Norman Clyde

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Norman Clyde

Post by JM21760 » Sat Dec 03, 2005 5:05 pm

You guys have all probably read it, but Norman Clyde's "Close ups of the High Sierra" is classic. The writings give a wonderful look into the early days of Sierra explorations, after the times of Muir, King, Cotter, ect. His list of first ascents are to be marveled at. If you haven't read it, check it out. It's published by Spotted Dog Press in Bishop.

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Post by gdurkee » Thu Jan 05, 2006 9:50 pm

In his book, he reminisces about being on the search and recovery of Walter Starr Jr. and has one of the greatest lines about finally finding Starr:

As I carefully and deliberately made my way down toward the notch, I scanned and re-scanned the northwestern face. Much of it was concealed by irregularities. Suddenly a fly droned past, then another, and another.

"The quest is nearing an end," I reflected.

For those of you with weird memories, Dick Tracy showed the untimely death of Flyface by just showing a mound of sand with flies buzzing around the head. Sometime in the early 60s I think. My brain is pretty clogged up... .


For a great account of the search for Starr, see:
Missing in the Minarets, the Search for Walter A. Starr, Jr.
by William Alsup

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Post by Shawn » Thu Jan 05, 2006 10:38 pm


Hey thanks guys. Both of those books look terrific, I will definitely check them out.

Also, one of my favorites is "Such a Landscape - William Henry Brewer" published by the Yosemite Association written (mostly) by Alsup.

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Post by AldeFarte » Mon Feb 27, 2006 10:45 pm

I have read both those books also ,and highly recommend them. I agree with George ,that Clydes line about finding Starr was poignant. Conrad had a couple lines in "Heart of Darkness" that struck me the same way. I suspect that book was highly autobiographical. Clyde's hound dog pursuit of Starr reminds me of someone who is trying to find that damn word in a crossword puzzle they know but can't quite find, yet that's all they can think about till they get it. It was a different world in the sierra back then and for some reason I think often of that guy's death. My aunt turns me on to some good reads and I picked off a good one this winter. "Nature Noir" by Jordan Fisher Smith. Interesting reading. He was a ranger on the American River when the dam was in limbo. I can identify with him even tho I don't generally identify myself with "ranger types". No offense George. Another good read this winter was not a sierra book ,but a good read that puts present day life into perspective. "Shadows on the Koyukuk" By Sidney Huntington. Highly recommended by me and I don't think people will be dissappointed by either book. Another book I plowed through this winter that reads like a boring sci-fi book ,because it is SO mind boggling was "Cataclysyms on the Colombia". It is very hard to imagine some things that have taken place in nature in antiquity. Oops! Burgundis ramblis. jls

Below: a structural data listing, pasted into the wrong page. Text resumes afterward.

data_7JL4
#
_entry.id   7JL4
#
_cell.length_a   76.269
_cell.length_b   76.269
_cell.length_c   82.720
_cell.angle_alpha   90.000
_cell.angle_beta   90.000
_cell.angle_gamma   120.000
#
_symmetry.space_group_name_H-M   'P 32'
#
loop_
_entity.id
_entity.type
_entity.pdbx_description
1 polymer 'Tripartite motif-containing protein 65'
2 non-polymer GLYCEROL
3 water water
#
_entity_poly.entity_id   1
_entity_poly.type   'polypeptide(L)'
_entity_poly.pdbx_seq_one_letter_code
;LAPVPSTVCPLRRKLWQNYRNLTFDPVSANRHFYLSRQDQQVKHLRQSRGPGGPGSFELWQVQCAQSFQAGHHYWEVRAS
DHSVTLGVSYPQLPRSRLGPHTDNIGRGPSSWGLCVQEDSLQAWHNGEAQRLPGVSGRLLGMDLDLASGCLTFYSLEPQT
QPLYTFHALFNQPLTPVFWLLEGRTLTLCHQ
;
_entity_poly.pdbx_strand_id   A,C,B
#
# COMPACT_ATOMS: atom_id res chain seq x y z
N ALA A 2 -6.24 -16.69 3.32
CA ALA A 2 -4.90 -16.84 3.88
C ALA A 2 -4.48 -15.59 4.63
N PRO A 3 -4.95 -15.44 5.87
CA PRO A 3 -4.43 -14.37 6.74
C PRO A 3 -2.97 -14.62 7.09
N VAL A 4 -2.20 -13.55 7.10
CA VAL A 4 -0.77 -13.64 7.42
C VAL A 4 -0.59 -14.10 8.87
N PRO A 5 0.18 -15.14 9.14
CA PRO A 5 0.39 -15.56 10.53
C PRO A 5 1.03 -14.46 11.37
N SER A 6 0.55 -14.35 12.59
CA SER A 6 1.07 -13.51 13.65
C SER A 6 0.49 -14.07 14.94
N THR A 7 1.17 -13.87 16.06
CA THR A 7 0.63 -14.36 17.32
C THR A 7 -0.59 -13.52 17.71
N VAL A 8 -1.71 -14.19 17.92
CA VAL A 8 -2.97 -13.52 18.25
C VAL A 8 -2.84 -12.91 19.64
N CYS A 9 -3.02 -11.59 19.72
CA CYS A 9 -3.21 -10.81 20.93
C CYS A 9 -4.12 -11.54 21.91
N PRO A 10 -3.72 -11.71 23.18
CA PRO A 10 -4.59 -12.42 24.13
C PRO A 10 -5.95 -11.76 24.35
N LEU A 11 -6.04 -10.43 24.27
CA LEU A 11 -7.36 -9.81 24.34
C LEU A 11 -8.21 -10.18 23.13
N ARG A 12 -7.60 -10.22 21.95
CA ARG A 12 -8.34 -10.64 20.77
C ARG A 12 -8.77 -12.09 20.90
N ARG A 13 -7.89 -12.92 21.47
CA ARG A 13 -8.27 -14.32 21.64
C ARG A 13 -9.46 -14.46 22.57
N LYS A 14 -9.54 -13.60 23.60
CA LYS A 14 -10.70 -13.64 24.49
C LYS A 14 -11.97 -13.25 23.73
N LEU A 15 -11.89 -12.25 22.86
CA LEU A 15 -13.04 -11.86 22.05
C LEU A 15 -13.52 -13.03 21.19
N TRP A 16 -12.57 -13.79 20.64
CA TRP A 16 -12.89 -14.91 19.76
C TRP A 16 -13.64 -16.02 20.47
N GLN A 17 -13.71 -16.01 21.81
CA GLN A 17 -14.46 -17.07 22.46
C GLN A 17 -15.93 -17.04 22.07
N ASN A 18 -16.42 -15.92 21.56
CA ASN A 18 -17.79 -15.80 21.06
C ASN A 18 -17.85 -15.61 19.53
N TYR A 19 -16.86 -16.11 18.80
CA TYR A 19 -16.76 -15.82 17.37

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Re: Norman Clyde

Post by rcymbala » Sat Apr 09, 2011 8:37 pm

"Closeups" is engrossing. I couldn't put it down, it's fairly short, the chapters are short, the writing style is crisp, and the fact that he knew Greek makes his grammatical style very unique. The chapter about the death of one of his clients in a snow storm was enlightening. He tried everything he could to help, but the guy wouldn't listen, was stubborn, and it killed him. The interesting part is that before the fateful snow storm Clyde could sense that there was something amiss with the client's brain "wavelength". ~ R

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Re: Norman Clyde

Post by mokelumnekid » Sat Apr 09, 2011 9:45 pm

How about, "Norman Clyde of the Sierra Nevada, Rambles Through the Range of Light," 29 essays on the mountains by Norman Clyde, forward by Francis Farquhar and prologue by Jules Eichorn with a long letter from Smoke Blanchard with 15 photographs of the old gaffer, 1971, Scrimshaw Press. Three thousand copies were printed. Has some interesting observations on his character from his near contemporaries.

It repeats some of the previous material but also documents the rather sad closing times of his life. A "must read" for those interested in this chapter of the exploration of the Sierra Nevada- it adds some aspects of the human dimension that aren't so obvious in other writings. I have a copy with my Dad's name on it- thanks Dad!

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Re: Norman Clyde

Post by dematson » Fri Nov 27, 2015 12:10 pm

1. I enjoyed Norman Clyde's book but his tale about the death of a skiing companion seems almost detached. He seems to put all the blame on the man who perished. I suspect the man was hypothermic and not capable of good judgement. Could any of us have kept up with Clyde?
2. Does anyone know if Clyde's cabin on Baker Creek is still standing? If so, about where would it be?

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